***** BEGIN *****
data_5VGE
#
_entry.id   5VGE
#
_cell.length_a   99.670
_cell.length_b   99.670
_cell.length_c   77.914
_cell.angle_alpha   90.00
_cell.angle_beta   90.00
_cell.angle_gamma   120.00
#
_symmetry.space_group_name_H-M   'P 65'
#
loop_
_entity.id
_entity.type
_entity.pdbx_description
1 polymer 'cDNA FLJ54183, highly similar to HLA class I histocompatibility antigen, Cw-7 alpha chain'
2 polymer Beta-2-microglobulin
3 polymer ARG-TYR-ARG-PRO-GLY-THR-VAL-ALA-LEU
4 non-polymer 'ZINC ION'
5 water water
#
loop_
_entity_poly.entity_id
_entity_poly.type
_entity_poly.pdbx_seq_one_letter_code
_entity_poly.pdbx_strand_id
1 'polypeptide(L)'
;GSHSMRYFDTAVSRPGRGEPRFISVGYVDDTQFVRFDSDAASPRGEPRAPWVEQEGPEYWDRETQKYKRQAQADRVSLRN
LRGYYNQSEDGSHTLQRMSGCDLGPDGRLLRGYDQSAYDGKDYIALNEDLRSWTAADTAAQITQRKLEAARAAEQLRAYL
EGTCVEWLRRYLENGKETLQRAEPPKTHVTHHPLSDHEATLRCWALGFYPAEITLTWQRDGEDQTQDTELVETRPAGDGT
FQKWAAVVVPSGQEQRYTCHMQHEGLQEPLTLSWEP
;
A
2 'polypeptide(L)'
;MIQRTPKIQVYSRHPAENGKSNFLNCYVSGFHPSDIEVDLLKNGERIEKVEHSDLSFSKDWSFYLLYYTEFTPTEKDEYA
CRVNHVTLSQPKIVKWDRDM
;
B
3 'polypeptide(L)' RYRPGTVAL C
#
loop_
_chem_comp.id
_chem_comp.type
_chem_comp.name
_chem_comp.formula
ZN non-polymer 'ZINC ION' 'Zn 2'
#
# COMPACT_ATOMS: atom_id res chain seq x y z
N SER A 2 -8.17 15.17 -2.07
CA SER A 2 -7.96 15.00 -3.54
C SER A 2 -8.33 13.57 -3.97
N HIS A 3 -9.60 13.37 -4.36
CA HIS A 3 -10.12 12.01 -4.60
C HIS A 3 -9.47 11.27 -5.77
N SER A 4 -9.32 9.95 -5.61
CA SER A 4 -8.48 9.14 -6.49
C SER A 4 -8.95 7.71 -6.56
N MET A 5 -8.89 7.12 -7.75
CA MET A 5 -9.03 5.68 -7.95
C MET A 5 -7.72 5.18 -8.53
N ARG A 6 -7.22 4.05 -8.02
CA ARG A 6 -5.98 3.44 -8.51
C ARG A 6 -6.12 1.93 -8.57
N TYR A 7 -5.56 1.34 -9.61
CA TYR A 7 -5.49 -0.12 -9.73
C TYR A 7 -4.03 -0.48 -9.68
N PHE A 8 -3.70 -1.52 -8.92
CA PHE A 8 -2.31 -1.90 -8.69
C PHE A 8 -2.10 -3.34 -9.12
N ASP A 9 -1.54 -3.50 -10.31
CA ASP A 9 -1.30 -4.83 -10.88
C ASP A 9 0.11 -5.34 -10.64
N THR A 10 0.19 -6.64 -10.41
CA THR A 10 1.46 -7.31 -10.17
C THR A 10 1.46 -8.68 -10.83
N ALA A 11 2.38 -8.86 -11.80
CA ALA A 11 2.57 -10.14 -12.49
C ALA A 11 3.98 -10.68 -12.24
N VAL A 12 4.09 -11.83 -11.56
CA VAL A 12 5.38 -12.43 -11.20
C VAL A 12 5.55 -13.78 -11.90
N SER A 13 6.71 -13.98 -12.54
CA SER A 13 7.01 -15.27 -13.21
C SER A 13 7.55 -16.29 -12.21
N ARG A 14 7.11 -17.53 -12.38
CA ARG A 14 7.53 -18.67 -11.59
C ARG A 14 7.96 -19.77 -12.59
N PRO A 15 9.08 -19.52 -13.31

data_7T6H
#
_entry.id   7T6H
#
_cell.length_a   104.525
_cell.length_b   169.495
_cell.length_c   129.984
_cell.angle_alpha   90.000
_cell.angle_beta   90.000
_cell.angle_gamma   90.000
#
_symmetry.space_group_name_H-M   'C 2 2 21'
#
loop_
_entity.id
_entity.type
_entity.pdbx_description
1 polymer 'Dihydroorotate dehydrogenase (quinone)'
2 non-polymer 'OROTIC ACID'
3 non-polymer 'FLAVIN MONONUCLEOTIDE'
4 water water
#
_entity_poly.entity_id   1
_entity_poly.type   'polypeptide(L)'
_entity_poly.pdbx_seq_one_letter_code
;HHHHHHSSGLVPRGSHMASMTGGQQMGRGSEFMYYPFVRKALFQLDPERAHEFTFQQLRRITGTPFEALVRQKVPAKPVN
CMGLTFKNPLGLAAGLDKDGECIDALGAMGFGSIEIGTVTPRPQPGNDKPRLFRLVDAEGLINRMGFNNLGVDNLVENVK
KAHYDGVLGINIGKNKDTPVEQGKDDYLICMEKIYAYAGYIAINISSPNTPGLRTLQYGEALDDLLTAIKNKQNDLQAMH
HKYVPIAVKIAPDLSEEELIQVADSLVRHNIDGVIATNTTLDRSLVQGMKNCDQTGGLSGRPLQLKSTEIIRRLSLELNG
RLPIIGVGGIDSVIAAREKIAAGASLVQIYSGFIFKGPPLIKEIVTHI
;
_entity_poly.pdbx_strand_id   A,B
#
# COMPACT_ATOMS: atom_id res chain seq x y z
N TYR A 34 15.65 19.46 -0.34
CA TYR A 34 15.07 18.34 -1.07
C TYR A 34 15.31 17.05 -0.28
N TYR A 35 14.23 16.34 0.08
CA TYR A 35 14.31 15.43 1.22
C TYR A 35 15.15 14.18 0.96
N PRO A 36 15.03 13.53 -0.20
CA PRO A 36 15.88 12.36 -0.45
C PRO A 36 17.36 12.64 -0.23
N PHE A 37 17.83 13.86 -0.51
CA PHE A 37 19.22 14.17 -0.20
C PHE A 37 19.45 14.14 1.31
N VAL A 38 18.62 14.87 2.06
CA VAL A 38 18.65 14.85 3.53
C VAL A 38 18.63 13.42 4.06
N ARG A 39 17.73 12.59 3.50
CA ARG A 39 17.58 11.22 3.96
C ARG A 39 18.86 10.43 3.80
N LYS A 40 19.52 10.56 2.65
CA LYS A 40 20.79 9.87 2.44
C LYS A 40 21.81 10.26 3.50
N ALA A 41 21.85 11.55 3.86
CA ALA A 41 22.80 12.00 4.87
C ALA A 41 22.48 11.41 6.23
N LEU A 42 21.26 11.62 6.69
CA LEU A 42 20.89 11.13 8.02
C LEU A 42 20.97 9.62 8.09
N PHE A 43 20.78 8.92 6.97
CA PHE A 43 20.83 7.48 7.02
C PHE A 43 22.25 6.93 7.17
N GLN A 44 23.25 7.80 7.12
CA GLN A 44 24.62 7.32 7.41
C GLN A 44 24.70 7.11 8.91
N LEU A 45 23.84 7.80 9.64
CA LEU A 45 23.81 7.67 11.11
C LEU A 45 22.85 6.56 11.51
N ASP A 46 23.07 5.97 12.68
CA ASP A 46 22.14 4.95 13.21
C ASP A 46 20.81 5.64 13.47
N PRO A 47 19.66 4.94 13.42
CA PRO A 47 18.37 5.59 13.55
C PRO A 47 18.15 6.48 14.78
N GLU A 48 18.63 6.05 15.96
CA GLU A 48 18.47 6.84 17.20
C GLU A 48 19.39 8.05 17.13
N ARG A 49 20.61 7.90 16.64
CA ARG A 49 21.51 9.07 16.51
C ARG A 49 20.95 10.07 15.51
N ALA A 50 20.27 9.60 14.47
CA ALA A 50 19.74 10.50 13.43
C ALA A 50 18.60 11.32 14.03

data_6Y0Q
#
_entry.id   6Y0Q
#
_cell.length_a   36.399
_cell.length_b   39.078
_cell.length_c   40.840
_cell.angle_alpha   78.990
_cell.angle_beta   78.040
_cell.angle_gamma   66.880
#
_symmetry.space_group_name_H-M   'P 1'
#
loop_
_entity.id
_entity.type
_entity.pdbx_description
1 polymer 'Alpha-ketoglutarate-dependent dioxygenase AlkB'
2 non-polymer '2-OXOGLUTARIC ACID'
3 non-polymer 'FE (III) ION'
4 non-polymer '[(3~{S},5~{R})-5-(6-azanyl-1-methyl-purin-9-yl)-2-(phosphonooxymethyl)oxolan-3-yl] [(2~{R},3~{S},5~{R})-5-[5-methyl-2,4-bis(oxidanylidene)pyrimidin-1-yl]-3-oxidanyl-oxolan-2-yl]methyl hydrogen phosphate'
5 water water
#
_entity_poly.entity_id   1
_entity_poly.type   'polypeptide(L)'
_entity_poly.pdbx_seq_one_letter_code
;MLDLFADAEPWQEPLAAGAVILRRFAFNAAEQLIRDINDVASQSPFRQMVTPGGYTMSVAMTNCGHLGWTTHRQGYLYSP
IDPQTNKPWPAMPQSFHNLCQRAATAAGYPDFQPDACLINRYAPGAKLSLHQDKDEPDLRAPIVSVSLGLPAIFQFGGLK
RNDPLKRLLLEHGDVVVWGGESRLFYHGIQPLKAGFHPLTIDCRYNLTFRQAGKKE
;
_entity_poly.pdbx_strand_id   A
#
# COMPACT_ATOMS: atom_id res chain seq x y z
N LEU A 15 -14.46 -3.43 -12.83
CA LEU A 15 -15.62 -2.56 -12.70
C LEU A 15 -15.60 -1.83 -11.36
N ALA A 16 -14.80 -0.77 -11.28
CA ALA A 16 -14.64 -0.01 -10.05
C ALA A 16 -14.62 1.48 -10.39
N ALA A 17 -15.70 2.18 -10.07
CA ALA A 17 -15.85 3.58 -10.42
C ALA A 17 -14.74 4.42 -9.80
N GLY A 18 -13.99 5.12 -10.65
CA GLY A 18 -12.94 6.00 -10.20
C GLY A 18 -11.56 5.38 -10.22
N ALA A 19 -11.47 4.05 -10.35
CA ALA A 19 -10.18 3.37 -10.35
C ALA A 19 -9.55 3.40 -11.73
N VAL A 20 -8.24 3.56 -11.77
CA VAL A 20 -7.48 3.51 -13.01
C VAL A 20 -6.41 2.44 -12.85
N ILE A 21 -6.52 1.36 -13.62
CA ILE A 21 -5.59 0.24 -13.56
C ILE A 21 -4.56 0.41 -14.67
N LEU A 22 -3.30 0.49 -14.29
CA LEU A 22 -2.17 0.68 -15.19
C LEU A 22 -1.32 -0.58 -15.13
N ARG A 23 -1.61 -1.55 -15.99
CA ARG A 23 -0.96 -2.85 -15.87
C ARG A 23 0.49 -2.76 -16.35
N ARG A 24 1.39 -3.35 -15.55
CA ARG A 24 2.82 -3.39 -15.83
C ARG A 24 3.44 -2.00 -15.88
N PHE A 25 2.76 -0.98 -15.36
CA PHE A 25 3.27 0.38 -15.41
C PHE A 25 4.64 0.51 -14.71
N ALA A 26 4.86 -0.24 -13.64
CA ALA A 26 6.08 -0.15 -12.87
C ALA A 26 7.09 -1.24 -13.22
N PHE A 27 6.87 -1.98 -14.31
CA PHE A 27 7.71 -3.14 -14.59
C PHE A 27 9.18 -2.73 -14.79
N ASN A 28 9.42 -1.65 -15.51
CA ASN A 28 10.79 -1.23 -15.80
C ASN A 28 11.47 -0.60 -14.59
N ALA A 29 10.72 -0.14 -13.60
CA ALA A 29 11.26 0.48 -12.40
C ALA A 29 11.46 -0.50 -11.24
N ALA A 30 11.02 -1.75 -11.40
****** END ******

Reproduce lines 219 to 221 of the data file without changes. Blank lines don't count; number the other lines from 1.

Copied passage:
CA GLY A 18 -12.94 6.00 -10.20
C GLY A 18 -11.56 5.38 -10.22
N ALA A 19 -11.47 4.05 -10.35